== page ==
Raising free range chickens can be a challenge, but it can be well worthwhile for a more robust, healthier, more productive flock. But what makes free range chickens so desirable, and what special needs do they have for their care?
When chickens or other livestock are “free range” they are allowed to roam at will, with free access to outdoor areas and fewer restrictions on their overall movements and habitat. These animals are not restricted to a small coop, barn, or pen, but instead have a much larger, more enriching space to explore. There is a wide range of interpretation for free range definitions, however, and because there are few legal regulations about what can be officially labeled as free range for chickens, different farmers, commercial agricultural operations, or urban homesteaders may consider their poultry free range in different ways. Depending on the degree of ranging the birds may do or what spaces are available to them, they may also be considered “pastured” “old-fashioned” “open-raised” or other, similar terms, but the challenges and needs for their care are the same.
Raising free range chickens has many benefits. Because the birds are not confined to small areas, they get greater amounts of exercise, building up more muscles and more protein in their meat than birds with restricted habitats. Free range chickens generally have lower fat content and fewer calories in their meat and eggs as well, and many consumers believe free range chickens and their eggs to have a better, richer taste. The birds’ better health helps them be more resistant to pests and disease, though they can be more susceptible to predators such as foxes and raccoons. With more room to roam, free range chickens tend to have fewer issues with anxiety, aggression, and territoriality, even with larger flocks.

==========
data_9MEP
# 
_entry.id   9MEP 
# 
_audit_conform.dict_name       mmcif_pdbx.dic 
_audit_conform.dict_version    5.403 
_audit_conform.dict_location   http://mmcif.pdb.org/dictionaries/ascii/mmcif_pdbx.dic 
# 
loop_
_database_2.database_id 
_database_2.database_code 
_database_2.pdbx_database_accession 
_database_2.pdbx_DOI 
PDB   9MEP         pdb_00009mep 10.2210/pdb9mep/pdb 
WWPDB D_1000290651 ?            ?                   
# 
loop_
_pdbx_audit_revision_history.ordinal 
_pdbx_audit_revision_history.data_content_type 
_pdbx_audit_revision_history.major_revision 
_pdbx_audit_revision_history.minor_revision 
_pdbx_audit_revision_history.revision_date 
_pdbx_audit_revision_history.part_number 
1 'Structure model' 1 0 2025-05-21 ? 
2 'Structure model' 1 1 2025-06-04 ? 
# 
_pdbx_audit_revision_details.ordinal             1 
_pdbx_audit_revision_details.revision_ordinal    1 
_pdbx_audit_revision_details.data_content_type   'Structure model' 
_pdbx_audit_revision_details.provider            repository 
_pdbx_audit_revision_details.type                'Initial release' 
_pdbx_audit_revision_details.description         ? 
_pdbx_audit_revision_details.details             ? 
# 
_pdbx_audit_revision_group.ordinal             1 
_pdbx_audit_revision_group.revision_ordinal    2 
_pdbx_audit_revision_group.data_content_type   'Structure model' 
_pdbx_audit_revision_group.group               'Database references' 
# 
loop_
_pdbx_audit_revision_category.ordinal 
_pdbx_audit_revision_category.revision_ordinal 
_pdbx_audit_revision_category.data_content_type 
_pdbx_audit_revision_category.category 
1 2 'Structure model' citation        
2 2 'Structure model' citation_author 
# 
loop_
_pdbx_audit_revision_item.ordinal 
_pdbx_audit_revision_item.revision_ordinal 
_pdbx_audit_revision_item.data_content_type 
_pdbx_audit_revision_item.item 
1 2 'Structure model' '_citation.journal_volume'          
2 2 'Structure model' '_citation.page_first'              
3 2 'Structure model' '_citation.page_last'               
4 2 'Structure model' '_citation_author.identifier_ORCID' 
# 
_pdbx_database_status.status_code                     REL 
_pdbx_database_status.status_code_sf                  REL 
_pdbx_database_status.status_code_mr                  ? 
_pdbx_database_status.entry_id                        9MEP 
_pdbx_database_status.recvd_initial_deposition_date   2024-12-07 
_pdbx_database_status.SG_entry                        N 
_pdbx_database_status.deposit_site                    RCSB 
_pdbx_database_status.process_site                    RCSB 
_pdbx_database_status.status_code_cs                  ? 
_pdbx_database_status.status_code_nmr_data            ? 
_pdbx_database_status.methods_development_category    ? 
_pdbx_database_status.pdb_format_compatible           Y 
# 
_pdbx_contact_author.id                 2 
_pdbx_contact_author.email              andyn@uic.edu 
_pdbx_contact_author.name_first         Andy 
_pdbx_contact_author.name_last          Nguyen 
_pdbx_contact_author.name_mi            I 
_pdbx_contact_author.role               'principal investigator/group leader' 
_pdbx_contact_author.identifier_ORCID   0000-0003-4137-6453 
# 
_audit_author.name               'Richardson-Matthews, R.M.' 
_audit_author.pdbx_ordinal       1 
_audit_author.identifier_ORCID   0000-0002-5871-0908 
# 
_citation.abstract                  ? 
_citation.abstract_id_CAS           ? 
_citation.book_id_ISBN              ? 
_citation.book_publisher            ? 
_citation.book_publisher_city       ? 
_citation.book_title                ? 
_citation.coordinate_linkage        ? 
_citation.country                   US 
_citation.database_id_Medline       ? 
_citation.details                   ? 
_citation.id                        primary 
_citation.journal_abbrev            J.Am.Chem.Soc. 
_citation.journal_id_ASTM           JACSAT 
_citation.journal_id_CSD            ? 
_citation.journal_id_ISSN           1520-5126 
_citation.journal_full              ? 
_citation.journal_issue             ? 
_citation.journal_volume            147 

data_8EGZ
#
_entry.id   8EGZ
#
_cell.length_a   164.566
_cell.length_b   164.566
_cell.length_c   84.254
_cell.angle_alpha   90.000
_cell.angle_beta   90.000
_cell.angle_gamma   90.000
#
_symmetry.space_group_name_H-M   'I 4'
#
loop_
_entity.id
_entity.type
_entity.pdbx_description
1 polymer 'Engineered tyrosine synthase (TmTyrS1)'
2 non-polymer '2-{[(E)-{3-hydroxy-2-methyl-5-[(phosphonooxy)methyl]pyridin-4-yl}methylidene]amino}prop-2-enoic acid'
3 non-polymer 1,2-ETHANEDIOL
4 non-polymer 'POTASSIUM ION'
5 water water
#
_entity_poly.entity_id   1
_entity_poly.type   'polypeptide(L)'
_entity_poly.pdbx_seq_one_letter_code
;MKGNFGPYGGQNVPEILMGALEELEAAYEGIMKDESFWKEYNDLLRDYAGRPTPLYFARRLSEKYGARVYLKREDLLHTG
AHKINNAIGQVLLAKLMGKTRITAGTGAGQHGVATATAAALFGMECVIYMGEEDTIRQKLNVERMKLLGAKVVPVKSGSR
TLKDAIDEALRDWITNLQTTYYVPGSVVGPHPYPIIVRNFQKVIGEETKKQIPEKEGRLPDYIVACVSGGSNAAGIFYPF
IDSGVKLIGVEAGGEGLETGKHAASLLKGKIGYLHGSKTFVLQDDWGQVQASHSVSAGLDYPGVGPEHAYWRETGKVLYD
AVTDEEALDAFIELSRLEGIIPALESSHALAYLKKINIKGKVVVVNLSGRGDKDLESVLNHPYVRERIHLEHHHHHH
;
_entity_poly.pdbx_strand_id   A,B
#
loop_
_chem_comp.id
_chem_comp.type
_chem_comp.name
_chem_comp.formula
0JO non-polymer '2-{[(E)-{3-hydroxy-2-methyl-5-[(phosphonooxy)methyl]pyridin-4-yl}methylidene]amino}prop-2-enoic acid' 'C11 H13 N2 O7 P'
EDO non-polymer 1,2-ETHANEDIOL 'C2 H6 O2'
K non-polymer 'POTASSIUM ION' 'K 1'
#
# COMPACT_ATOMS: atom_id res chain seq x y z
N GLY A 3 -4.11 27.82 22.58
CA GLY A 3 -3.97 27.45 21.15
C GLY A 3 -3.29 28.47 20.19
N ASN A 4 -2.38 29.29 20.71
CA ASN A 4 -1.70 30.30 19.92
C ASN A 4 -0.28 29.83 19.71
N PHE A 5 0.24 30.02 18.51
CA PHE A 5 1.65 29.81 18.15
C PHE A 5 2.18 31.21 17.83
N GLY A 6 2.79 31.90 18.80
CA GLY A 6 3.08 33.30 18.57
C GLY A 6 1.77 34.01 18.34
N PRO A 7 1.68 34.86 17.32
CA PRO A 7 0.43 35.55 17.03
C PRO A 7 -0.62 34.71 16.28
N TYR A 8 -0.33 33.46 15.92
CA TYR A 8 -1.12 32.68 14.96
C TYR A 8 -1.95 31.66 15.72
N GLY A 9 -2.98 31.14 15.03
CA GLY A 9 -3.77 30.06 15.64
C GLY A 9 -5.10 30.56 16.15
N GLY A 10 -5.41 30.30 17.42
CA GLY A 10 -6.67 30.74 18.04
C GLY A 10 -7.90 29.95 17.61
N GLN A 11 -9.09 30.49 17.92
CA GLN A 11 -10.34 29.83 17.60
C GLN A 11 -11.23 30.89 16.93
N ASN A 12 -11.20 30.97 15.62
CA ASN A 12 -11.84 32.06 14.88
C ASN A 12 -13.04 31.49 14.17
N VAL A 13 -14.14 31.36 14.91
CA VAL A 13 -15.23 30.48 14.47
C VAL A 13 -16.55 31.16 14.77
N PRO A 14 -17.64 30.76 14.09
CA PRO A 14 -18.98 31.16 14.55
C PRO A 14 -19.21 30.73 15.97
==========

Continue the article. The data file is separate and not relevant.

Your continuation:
照顾自由放养的鸡的成本so be lower than confined flocks. Because the birds forage naturally for a wide range of foods, there is less need for expensive feed or supplemental pellets. Free range chickens will also provide natural pest control for a garden or landscape as they snap up all types of bugs and munch on weeds and seeds, and their natural pecking, scratching, and digging will aerate and till soil while their droppings become excellent fertilizer. A large flock can lead to a messy or damaged garden area, however, so be aware of that consequence before setting the birds free.
Chickens cannot simply be left alone completely to their own devices, even if they are intended to be a free range flock. Responsible husbandry requires staying alert to the birds’ needs and providing adequate resources for them, and there are several steps that every potential chicken breeder or raiser will need to take to make the most of their free range chickens.
Every free range chicken flock is different, and it may take time to determine exactly what works best for your birds. By keeping their best interests in mind and providing a safe, suitable habitat for them to explore, however, your chickens will be free to reach their peak potential even while they’re free to roam.